A video on woodturning technique

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Project by StevenAntonucci posted 11-06-2011 05:26 AM 4122 views 7 times favorited 14 comments Add to Favorites Watch
A video on woodturning technique
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I shot this video to illustrate the proper way to rough turn facegrain material to round. If you have the material mounted in facegrain orientation, using a spindle roughing gouge is not only dangerous, but it leaves a miserable surface compared to this technique.

Not only is this a safe way to cut, but it is also relatively forgiving to the turner. I illustrate this in the video by doing it while turning with only one hand because I was filming with the other hand, but obviously, you should turn with your left hand over the gouge for extra safety. (even if your left hand is just along for the ride!)

-- Steven

14 comments so far

View woodworkerscott's profile


361 posts in 3821 days

#1 posted 11-06-2011 06:44 AM

Thanks for the vid. I am recently getting into lathe turning more than ever. Please make some more technique videos, just get a tripod. Made me nervous to watch you do that one handed.

-- " 'woodworker''s a good word, an honest word." - Sam Maloof

View rrdesigns's profile


541 posts in 4193 days

#2 posted 11-06-2011 07:00 AM

Credits ran a little too fast to read easily, but the video was interesting. I agree with woodworkerscott on the tripod recommendation. Thanks for sharing.

-- Beth, Oklahoma, Rambling Road Designs

View Brett's profile


959 posts in 3767 days

#3 posted 11-06-2011 07:36 AM

Thanks a lot Steven, this is exactly what I need. So my vote is for more just like it. Short, simple and to the point.

-- Hand Crafted by Brett Peterson John 3:16

View StevenAntonucci's profile


355 posts in 4946 days

#4 posted 11-06-2011 03:04 PM

I wish I could figure out how to slow the credits down. I noticed it, tried real hard to figure it out, and then gave up. I did find my old tripod, so any new videos will probably be shot with two hands on the tool, and just the random hand gesture. A bit part of the technique is keeping the handle low (almost vertical) and having bevel contact on the nose and the wing at the same time. When I teach students how to do this, I typically can get them cutting one handed inside of a bowl (nervously, but one handed) so they understand the importance of the bevel rubbing.

If you can grasp this, you can master turning…


-- Steven

View Dusty56's profile


11863 posts in 4696 days

#5 posted 11-06-2011 03:58 PM

Not sure what you’re trying to show us .
Are you going to continue down the entire length of the piece like this , in order to eliminate the rough area and make the piece round ?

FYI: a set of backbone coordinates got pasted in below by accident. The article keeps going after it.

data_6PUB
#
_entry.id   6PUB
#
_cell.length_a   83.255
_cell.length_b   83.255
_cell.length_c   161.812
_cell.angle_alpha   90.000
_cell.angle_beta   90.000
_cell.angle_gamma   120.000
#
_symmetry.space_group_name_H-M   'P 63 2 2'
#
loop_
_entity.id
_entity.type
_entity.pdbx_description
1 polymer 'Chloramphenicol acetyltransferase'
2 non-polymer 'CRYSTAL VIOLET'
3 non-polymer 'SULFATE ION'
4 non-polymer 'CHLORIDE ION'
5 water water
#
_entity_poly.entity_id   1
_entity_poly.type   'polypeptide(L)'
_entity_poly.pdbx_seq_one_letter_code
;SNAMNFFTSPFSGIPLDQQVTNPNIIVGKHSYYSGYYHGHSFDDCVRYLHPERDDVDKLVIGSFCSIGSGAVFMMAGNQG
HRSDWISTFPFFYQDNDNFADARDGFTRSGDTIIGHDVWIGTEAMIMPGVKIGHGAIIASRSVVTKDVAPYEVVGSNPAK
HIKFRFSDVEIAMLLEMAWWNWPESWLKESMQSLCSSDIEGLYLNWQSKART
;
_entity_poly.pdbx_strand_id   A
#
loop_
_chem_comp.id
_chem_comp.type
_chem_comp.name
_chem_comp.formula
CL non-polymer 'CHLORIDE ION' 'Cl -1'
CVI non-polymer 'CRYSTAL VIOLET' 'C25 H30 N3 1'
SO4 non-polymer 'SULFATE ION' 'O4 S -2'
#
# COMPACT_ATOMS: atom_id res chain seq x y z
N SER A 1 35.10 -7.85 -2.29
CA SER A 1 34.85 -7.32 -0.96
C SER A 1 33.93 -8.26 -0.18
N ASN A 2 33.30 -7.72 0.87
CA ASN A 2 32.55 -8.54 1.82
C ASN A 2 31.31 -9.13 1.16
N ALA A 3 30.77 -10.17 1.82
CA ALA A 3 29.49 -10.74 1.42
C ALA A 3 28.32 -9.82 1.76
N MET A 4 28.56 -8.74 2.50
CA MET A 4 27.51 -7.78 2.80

Being a relative newbie to turning , and not seeing any of your Completed Woodworking Project pictures posted at this time , why didn’t you make the piece round on your band saw by eliminating the missing section , rather than having to turn off all of the wood on your lathe ?
Looking forward to your next video being posted in the ”Woodworking Skills Forum” section…you might get more responses from those interested in turning skills : )
Thank you for your skills and sharing with us !
Note to those that couldn’t read the credits due to their speed : Hit the Pause button on the video player : )
Have a great day : )

-- I'm absolutely positive that I couldn't be more uncertain!

View StevenAntonucci's profile


355 posts in 4946 days

#6 posted 11-06-2011 04:21 PM


The video illustrates a completed woodworking project (the video itself :-) ). If you go to YouTube or similar video sites, there are endless clips of people turning with the wrong tool on the wrong side of the blank. A bandsaw is not meant to cut green wood, and even the best running bandsaws can only get you close to “true round”. The piece in the video is a bandsawn first approximation of round, which is helpful in removing corners and such, but you can see how out of round the piece still is afterwards. Using this facegrain cutting technique, you can remove 1/2” passes or 1/64” passes just by adjusting how much edge you start the cut with.

Here is an example of “the wrong way”

Even doing it well, but wrong, can be improved upon (Spindle Roughing gouge used on facegrain blank)

Why I made the video (Pretty much everything in this video is wrong or potentially dangerous)

And someone else (a famous turner) who explains it better than I did, but no shavings:

Famous guy doing it right

-- Steven

View Bob, Oregon's profile

Bob, Oregon

93 posts in 4399 days

#7 posted 11-06-2011 04:23 PM

Thanks for the video, Steven. Yes, yes, yes, it definitely is helpful!! I, for one, would really appreciate more in the same vein.

-- 73, Bob

View jeepturner's profile


946 posts in 3800 days

#8 posted 11-06-2011 06:03 PM